Skip to main content

Data Privacy - Who Are We Really Looking After? A Positive Case For Compliance

“Probably the worst word they could have used.” This is a quote from a very senior cyber security professional that my company engaged with soon after hearing about GDPR in 2015. I assumed, for a while, that he meant “Global” because we all had presumed (wrongly) that the “General” was actually “Global” in General Data Protection Regulation. We all felt that the EU was attempting to extend its powers beyond its borders. It was only after delving deeper we realised that he meant Data.

His opinion was that it would be given to the wrong people to work out a solution. Then I understood; it isn’t IT and it isn’t about Data. It’s about control of your environment and misuse of data and misuse of business processes; giving this to IT people to solve will only lead to the motive behind the legislation becoming diluted. I had to agree.

The rules around regulation since the crash of the market in 2008 have one thing that is consistent across all. From banks to brokers, from AI managers to traditional long only funds, from HFTs to their exchanges counterparts, the rules are applied to control operations and behaviours to make them transparent to the regulators, Governments and the public combined. No country or supranational body has written rules that address the way things must be done and how to do them. They have set guidelines that they wish people to achieve and they have layered those guidelines on top of each other with every move.  SMR covers areas that MAR covers, that covers areas that MiFIR does, etc.  and none of that is about the data and neither is this. If you are doing data audits, stop and think again. You need to be auditing your processing of that data, not what it is. It’s your processes you need to control and good rules around the data follow from that.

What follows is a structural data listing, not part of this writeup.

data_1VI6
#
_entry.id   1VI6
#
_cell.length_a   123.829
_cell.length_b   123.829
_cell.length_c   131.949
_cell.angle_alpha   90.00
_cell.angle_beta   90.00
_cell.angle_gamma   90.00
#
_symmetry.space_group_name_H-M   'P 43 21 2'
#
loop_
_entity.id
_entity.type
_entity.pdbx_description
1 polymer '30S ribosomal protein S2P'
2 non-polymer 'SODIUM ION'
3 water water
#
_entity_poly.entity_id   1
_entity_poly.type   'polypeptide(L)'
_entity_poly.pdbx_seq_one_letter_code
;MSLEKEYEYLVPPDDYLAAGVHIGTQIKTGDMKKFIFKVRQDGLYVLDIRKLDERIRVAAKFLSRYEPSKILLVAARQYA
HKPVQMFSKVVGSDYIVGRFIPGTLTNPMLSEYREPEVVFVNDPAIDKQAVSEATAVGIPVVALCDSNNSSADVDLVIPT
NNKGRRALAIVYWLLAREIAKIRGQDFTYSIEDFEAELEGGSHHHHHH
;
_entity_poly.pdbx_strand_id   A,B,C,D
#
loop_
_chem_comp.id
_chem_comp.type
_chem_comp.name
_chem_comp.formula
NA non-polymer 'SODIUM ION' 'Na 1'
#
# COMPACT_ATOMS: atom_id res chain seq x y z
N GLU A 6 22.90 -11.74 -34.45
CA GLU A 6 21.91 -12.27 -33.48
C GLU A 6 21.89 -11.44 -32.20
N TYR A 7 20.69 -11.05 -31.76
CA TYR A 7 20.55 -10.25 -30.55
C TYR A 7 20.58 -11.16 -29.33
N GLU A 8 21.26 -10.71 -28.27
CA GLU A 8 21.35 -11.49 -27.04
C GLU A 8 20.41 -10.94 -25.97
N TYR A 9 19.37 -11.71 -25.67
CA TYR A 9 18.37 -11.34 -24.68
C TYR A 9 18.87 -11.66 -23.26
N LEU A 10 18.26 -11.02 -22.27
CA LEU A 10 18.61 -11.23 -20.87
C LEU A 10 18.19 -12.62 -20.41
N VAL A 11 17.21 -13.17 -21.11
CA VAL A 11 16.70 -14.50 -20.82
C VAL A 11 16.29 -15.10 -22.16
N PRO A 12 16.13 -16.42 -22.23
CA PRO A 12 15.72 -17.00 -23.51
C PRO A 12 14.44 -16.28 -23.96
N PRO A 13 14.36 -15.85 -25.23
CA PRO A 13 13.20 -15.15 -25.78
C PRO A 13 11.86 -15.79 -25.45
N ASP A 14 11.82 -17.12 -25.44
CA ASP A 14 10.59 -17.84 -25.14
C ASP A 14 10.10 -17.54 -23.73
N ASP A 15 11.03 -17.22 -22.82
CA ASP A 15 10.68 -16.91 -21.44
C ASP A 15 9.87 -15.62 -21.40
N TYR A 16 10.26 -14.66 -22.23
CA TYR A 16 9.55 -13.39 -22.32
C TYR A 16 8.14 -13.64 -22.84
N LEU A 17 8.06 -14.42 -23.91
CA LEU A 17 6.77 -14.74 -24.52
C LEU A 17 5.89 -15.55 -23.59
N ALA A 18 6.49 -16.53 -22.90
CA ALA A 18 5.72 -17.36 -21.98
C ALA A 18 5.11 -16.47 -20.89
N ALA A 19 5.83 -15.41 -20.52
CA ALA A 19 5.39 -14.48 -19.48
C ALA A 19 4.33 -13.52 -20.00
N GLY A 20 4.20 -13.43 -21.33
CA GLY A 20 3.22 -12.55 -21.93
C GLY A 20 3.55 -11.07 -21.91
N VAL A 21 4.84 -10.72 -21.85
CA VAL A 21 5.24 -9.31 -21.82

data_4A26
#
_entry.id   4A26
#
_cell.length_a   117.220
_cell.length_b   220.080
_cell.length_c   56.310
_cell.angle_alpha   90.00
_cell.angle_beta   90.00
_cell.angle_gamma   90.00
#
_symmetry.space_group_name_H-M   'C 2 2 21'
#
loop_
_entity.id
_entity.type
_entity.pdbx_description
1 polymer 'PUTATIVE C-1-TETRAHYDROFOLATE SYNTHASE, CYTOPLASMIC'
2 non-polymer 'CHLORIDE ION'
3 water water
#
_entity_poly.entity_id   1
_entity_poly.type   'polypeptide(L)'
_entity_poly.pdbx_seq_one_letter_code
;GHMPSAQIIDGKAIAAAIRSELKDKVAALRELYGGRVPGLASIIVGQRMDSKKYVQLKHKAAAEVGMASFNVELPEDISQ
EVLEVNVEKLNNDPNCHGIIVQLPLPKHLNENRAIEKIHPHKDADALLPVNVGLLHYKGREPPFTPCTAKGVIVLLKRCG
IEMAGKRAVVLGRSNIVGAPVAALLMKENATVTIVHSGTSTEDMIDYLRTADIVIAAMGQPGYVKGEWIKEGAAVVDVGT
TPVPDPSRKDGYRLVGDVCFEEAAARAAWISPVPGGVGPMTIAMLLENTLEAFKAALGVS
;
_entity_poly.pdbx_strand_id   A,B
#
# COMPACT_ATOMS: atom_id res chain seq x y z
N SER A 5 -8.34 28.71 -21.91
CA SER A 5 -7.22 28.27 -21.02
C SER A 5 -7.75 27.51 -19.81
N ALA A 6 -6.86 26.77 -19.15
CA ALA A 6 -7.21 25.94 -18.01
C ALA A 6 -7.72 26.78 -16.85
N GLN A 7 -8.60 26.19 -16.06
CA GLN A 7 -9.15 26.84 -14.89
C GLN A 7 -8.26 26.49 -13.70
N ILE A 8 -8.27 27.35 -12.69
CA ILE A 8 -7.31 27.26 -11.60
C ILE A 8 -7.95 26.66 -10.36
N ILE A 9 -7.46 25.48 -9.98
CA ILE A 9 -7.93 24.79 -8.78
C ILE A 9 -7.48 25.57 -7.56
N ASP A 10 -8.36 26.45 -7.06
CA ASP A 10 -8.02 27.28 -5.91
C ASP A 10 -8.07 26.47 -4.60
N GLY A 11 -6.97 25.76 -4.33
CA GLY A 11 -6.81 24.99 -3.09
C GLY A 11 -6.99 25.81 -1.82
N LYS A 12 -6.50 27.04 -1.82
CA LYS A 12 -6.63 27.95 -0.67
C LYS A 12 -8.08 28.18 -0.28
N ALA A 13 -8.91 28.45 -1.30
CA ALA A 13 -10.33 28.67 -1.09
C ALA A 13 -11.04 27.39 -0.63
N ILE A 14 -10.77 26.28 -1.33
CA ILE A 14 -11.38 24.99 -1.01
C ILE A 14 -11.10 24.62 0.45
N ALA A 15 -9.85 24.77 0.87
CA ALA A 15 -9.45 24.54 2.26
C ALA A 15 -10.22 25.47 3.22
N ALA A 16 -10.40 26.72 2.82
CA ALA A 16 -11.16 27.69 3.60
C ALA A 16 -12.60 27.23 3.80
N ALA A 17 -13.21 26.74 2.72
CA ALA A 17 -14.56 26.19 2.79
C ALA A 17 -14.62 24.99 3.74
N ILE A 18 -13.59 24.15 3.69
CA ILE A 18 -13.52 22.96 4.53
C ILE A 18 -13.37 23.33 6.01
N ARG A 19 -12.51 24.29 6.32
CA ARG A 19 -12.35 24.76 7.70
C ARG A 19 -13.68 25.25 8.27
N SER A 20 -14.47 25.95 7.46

GDPR and the DPB are another attack on the perceived lack of control and lackadaisical mindset of business when it comes to thinking about the public at large. Interestingly though, they haven’t stopped this at our industry, but made the scope of the legislation to include all companies, public authorities and government. The Investment industry and its wider financial services cousins were for once, not the first target. The big data companies like Google, Facebook and Amazon are clearly in the crosshairs first, hence they have been trying to manage this problem for two years. This does not mean for one second that we can hope to hide in plain sight.  The regulations are working together and will be used by financial services regulators as another determination of whether appropriate controls and behaviours of organisations are in place, and the finance industry is way behind in its response to this. Apathy, along with regulatory fatigue, are the primary culprits, in Eyestorm Advisors’ opinion.

In case of point, many of the rules that GDPR is looking to pursue with such vigour are already in place but not so one would know it.  The Data Protection Act (UK regulation GDPR is superseding) already makes it possible for an individual to check which information you hold upon them (GDPR names them Subject Access Requests). Marketing has strict rules that prevent who can be contacted by what medium and what is deemed reasonable.

So why the big deal now?

Sheer weight of purpose, of course. The full force of the law is going to fall on those that deem these things to be “optional”, as one could say they are now. The recommendation to most business in the past has been that the law doesn’t take this particularly seriously (a maximum fine of £500,000 is not small but to a multi-national, it really doesn’t warrant panic) and the reputational risk is probably the biggest reason to do the right thing rather than the statutory responsibility.

All change!

The administrative fines are going to be able to be made much, much, bigger, (up to 4% of your group turnover). This should make anyone stop and take this seriously. Funds should also be very worried about the threat of class action lawsuits and the reputational risk of data breaches made whole through lack of control.